“The defense was incredible,” Mahomes said. “That’s a really good offense. For them to have a couple critical stops after we turned the ball over, the defense won that game. If that defense plays like that, we’re going to be a hard team to beat.”

Early in the fourth quarter, the Jaguars had the ball on the Chiefs’ 1-yard line for a first-and-goal play after a pass-interference penalty on safety Justin Reid. Bolton tackled Lawrence for a 3-yard loss and the Chiefs’ secondary led Lawrence to throw two incompletions, each time the ball landing beyond the end zone.

“I said it in training camp: This defense has a chance to be special,” Justin Reid said. “Everyone is solid, they know ball and they play hard. We put it on tape. If we stay healthy, this defense can be top five, easily. But we can’t just say it. We’ve got to keep earning it.”

Jones is known as the Chiefs’ closer, and his three biggest highlights ended three of the Jaguars’ possessions.

After halftime, Jones used his 6-foot-6 frame to deflect a pass on a third-down play to force the Jaguars into another punt. The Jaguars’ last possession ended in the red zone. In less than three seconds, on a third-and-10 play, Jones overwhelmed Harrison to hit Lawrence, collecting half of the sack with rookie defensive end Felix Anudike-Uzomah. Even when the Jaguars used two players, Harrison and rookie running back Tank Bigsby, to block him on fourth-and-12, Jones was able to defeat the double-team to rush Lawrence into an incompletion.



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“We’ve been building that ever since last year,” Jones said of rushing from the edge, crediting coordinator Steve Spagnuolo and defensive line coach Joe Cullen. “It’s more so about communication between us and the trust between us that I know my plays, that I know the defense inside and out and (them) being comfortable with me being able to get outside.

“That’s what I’m here for, especially plays like that. We’re just going to continue to pick up where we left off.”

With Jones’ hip-hop music booming in the locker room, many of the Chiefs commended him for seamlessly sliding back into the team’s weekly routine. Jones did so by motivating his teammates with short speeches and making everyone laugh in meetings, cornerback Trent McDuffie said. One of the most memorable moments of Wednesday’s practice came when Jones smiled when tight end Travis Kelce jumped to give him a celebratory shoulder bump before they hugged.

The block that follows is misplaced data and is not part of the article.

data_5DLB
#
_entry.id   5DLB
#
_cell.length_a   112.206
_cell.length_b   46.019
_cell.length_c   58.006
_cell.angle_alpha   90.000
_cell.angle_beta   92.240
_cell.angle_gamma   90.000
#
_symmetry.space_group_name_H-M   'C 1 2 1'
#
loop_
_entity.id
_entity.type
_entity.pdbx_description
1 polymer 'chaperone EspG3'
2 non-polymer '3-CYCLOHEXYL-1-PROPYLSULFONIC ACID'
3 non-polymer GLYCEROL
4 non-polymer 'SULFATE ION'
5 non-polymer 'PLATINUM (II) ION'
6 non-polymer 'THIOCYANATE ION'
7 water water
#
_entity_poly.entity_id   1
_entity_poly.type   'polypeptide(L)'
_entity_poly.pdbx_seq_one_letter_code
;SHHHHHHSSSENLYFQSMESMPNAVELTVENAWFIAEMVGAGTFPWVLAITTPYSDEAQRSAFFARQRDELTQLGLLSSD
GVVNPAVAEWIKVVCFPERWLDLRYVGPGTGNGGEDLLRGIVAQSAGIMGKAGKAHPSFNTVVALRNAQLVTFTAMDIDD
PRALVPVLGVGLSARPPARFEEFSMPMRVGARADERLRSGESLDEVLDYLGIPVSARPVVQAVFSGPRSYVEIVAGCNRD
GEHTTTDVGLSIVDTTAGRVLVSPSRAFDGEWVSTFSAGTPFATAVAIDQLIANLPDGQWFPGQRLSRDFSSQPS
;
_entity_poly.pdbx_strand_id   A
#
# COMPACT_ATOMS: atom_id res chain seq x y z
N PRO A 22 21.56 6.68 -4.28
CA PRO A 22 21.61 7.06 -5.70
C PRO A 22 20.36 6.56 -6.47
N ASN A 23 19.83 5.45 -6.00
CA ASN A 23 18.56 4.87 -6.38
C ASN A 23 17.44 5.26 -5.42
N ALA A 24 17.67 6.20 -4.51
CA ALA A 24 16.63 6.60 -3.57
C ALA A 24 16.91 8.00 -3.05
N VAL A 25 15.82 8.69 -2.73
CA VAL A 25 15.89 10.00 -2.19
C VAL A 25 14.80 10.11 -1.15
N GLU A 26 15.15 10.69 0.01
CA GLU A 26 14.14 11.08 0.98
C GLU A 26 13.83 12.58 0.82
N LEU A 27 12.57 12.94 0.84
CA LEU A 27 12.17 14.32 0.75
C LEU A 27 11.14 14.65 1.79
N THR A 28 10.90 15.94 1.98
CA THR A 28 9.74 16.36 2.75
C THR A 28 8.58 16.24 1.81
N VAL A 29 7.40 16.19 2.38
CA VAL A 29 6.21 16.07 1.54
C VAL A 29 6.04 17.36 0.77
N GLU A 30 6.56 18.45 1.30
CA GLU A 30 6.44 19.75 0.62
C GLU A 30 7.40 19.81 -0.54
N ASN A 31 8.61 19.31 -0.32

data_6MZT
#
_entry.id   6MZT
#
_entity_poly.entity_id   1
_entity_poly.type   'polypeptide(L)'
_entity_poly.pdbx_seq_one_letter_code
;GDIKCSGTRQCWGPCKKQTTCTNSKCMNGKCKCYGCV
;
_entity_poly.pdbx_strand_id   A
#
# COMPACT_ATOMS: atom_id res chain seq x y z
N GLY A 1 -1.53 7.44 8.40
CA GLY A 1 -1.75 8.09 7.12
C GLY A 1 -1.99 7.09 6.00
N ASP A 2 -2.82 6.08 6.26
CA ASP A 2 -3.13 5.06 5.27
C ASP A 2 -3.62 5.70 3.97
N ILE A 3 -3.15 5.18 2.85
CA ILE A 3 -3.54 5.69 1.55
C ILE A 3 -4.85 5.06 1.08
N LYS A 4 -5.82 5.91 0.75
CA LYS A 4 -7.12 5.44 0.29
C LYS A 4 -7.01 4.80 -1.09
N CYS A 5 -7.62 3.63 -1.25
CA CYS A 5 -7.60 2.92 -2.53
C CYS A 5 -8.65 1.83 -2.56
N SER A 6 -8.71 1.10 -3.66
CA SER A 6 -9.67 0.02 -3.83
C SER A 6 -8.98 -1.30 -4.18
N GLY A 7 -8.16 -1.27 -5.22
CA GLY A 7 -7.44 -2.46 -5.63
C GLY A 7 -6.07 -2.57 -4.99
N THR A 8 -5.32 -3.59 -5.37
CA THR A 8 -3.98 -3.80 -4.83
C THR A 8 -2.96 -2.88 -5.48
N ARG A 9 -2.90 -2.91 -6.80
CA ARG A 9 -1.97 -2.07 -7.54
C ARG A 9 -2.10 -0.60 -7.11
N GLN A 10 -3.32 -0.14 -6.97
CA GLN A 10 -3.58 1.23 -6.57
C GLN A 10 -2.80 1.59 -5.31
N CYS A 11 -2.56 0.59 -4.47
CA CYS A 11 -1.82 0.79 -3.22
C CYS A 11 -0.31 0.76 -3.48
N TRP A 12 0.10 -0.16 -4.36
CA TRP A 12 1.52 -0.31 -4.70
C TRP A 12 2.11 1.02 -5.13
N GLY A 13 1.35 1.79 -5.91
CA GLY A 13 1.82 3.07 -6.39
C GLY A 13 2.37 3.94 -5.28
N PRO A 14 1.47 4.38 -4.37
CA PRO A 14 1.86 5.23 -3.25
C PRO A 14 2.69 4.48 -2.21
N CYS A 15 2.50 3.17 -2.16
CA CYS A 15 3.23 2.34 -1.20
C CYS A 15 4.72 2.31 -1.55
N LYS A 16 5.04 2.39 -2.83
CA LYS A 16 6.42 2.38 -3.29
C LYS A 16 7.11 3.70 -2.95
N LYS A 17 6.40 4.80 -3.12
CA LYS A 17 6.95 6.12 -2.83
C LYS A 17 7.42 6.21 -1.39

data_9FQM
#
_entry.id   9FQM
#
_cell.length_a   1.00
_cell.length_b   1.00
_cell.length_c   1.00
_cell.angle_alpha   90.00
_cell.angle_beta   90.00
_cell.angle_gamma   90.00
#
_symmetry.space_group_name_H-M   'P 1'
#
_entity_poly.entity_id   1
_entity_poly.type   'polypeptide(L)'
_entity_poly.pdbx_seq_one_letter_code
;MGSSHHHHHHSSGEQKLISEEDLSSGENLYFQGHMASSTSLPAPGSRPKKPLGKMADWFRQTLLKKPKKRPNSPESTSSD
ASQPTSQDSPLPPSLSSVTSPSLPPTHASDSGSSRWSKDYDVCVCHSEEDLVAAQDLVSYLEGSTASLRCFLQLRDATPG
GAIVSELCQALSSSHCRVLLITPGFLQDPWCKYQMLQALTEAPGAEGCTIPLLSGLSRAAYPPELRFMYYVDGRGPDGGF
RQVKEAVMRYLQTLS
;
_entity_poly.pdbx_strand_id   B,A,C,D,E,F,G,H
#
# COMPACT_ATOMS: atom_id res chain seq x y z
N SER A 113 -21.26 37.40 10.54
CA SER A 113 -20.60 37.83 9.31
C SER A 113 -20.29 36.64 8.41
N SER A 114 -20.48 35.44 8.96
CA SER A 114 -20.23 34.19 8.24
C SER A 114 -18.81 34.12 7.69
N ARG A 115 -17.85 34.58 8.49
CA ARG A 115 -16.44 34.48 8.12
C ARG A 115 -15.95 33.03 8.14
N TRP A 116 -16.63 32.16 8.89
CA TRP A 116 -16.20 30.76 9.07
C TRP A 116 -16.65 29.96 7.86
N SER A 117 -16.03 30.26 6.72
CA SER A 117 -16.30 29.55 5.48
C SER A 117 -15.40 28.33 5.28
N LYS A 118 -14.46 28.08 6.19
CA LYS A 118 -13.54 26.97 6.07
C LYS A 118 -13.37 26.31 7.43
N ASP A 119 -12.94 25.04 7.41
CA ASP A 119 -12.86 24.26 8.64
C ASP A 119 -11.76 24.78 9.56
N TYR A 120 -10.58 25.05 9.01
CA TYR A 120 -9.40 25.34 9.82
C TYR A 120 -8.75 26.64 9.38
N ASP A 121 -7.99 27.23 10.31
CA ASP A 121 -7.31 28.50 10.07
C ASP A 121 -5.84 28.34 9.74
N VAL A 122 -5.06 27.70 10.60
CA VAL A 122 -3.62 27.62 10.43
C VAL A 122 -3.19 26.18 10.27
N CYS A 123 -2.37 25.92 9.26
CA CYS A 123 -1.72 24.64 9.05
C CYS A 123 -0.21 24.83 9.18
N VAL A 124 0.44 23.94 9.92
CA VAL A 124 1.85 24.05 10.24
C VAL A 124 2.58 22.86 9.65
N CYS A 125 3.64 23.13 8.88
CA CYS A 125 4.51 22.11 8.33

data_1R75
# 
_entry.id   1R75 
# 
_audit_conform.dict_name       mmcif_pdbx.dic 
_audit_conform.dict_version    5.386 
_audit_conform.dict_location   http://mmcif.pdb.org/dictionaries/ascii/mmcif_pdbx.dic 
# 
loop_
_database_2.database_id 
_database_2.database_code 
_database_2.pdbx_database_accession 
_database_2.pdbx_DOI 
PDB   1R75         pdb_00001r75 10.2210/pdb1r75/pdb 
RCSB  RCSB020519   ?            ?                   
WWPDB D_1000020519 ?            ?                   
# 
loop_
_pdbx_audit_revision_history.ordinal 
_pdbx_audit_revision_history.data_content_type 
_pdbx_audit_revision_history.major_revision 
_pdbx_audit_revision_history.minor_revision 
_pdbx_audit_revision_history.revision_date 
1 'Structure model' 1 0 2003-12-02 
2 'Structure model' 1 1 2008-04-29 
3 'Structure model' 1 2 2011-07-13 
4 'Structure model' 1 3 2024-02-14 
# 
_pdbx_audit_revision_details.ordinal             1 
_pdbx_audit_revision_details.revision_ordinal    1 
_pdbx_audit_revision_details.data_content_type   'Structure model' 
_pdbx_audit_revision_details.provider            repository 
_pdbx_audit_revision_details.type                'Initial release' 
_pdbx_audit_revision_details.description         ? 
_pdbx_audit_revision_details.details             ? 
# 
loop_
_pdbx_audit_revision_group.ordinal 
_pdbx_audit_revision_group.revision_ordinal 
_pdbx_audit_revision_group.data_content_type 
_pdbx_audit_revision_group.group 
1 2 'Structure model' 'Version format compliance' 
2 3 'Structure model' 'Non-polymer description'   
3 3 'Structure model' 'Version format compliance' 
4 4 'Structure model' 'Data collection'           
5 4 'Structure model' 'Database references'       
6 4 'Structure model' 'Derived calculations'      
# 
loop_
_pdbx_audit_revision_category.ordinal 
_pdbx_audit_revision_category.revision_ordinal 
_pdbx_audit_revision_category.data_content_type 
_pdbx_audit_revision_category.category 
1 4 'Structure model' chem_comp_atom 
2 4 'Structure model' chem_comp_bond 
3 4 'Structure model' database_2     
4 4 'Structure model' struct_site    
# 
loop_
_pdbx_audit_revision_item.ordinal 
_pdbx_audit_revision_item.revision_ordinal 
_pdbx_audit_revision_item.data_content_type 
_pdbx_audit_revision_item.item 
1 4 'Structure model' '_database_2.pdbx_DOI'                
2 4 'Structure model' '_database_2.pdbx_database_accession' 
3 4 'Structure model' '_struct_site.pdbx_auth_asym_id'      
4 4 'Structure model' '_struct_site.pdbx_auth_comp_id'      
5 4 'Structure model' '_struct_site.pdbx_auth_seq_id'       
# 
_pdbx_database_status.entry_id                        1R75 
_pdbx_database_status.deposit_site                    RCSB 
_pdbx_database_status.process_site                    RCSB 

“I just wanted to make sure he felt that he’s every part of this (team),” Kelce said of Jones. “I love that guy. I just wanted to make sure that he knew that we were happy as hell to get him back out there on the field. His energy is needed.”

Jones skipped all of training camp, the preseason and the first week of the season. Jones said he trained in Miami, doing two workouts each day with Pete Bommarito, his longtime trainer.

However, Jones’ first game since Super Bowl LVII was not played in ideal conditions. The weather when kickoff began was 89 degrees with 75 percent humidity, making the field feel closer to 100 degrees, the hottest game that McDuffie, a second-year player, said he’s ever played in.

Despite the heat, Jones was able to demonstrate his value to the Chiefs.

“He gave me my first welcome-to-the-NFL moment my rookie year,” right guard Trey Smith, laughing, said of Jones. “Sometimes, I think the average fan undervalues him. A lot of times today Chris was getting pressure that led to something else happening. The ability he has and what he brings to this team, it’s hard to measure.”

• Reid said receiver Kadarius Toney suffered a left foot injury midway in the fourth quarter. “It was bothering him a little bit,” Reid said. “We’ll check it out. He played most of the plays that he was supposed to be in on.”

(Photo: Nathan Ray Seebeck / USA Today)

“The Football 100,” the definitive ranking of the NFL’s best 100 players of all time, goes on sale this fall. Preorder it here.